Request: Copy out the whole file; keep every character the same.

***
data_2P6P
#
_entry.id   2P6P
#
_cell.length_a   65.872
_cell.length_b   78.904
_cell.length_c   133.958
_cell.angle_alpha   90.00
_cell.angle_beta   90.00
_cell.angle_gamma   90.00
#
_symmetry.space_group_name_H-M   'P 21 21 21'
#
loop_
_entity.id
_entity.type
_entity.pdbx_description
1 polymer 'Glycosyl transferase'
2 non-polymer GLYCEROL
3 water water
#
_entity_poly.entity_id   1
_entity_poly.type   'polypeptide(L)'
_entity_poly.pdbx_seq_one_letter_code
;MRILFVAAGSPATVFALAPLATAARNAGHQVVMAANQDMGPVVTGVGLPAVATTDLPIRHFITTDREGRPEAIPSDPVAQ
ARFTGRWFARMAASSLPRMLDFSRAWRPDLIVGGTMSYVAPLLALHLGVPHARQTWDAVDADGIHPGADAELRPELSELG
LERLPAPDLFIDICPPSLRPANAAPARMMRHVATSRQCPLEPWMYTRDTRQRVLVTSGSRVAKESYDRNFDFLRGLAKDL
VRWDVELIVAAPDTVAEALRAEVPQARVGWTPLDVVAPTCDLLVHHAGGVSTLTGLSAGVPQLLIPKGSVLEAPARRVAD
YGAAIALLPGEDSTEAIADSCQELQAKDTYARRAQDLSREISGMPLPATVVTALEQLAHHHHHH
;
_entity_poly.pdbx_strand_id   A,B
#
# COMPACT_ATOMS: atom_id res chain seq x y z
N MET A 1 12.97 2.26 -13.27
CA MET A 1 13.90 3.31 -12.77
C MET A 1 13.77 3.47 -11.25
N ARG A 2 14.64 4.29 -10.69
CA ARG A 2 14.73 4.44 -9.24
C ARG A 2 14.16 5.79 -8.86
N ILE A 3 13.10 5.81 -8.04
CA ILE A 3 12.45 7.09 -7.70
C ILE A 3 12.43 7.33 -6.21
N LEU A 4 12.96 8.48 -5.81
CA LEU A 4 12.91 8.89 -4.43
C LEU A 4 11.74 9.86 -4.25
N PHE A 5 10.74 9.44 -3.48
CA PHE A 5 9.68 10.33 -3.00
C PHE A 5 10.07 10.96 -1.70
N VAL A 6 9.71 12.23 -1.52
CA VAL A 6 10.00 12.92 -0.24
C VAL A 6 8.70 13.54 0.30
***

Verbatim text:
data_2P6P
#
_entry.id   2P6P
#
_cell.length_a   65.872
_cell.length_b   78.904
_cell.length_c   133.958
_cell.angle_alpha   90.00
_cell.angle_beta   90.00
_cell.angle_gamma   90.00
#
_symmetry.space_group_name_H-M   'P 21 21 21'
#
loop_
_entity.id
_entity.type
_entity.pdbx_description
1 polymer 'Glycosyl transferase'
2 non-polymer GLYCEROL
3 water water
#
_entity_poly.entity_id   1
_entity_poly.type   'polypeptide(L)'
_entity_poly.pdbx_seq_one_letter_code
;MRILFVAAGSPATVFALAPLATAARNAGHQVVMAANQDMGPVVTGVGLPAVATTDLPIRHFITTDREGRPEAIPSDPVAQ
ARFTGRWFARMAASSLPRMLDFSRAWRPDLIVGGTMSYVAPLLALHLGVPHARQTWDAVDADGIHPGADAELRPELSELG
LERLPAPDLFIDICPPSLRPANAAPARMMRHVATSRQCPLEPWMYTRDTRQRVLVTSGSRVAKESYDRNFDFLRGLAKDL
VRWDVELIVAAPDTVAEALRAEVPQARVGWTPLDVVAPTCDLLVHHAGGVSTLTGLSAGVPQLLIPKGSVLEAPARRVAD
YGAAIALLPGEDSTEAIADSCQELQAKDTYARRAQDLSREISGMPLPATVVTALEQLAHHHHHH
;
_entity_poly.pdbx_strand_id   A,B
#
# COMPACT_ATOMS: atom_id res chain seq x y z
N MET A 1 12.97 2.26 -13.27
CA MET A 1 13.90 3.31 -12.77
C MET A 1 13.77 3.47 -11.25
N ARG A 2 14.64 4.29 -10.69
CA ARG A 2 14.73 4.44 -9.24
C ARG A 2 14.16 5.79 -8.86
N ILE A 3 13.10 5.81 -8.04
CA ILE A 3 12.45 7.09 -7.70
C ILE A 3 12.43 7.33 -6.21
N LEU A 4 12.96 8.48 -5.81
CA LEU A 4 12.91 8.89 -4.43
C LEU A 4 11.74 9.86 -4.25
N PHE A 5 10.74 9.44 -3.48
CA PHE A 5 9.68 10.33 -3.00
C PHE A 5 10.07 10.96 -1.70
N VAL A 6 9.71 12.23 -1.52
CA VAL A 6 10.00 12.92 -0.24
C VAL A 6 8.70 13.54 0.30